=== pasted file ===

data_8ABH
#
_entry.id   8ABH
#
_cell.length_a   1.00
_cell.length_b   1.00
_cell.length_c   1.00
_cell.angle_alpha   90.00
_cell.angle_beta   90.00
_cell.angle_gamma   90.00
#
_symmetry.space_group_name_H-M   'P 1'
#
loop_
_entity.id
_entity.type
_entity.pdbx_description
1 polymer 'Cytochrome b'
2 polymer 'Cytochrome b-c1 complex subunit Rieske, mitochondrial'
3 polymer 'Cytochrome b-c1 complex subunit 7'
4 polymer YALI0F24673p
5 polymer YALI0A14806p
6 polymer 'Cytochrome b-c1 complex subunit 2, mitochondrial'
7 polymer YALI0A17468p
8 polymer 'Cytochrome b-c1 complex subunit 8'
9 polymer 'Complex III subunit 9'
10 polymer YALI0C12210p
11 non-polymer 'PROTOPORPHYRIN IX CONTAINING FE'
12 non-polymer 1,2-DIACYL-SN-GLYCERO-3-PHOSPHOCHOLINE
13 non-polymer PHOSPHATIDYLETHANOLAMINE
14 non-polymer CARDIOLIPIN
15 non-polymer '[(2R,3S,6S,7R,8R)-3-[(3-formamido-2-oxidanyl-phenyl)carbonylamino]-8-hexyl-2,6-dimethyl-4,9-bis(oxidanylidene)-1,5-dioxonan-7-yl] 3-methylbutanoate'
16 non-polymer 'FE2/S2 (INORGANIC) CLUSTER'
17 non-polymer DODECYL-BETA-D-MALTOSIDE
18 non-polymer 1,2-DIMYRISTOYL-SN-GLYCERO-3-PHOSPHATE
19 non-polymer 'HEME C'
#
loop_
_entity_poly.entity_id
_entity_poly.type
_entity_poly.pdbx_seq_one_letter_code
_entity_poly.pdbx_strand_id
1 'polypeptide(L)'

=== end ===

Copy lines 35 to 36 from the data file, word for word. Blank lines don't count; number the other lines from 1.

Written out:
18 non-polymer 1,2-DIMYRISTOYL-SN-GLYCERO-3-PHOSPHATE
19 non-polymer 'HEME C'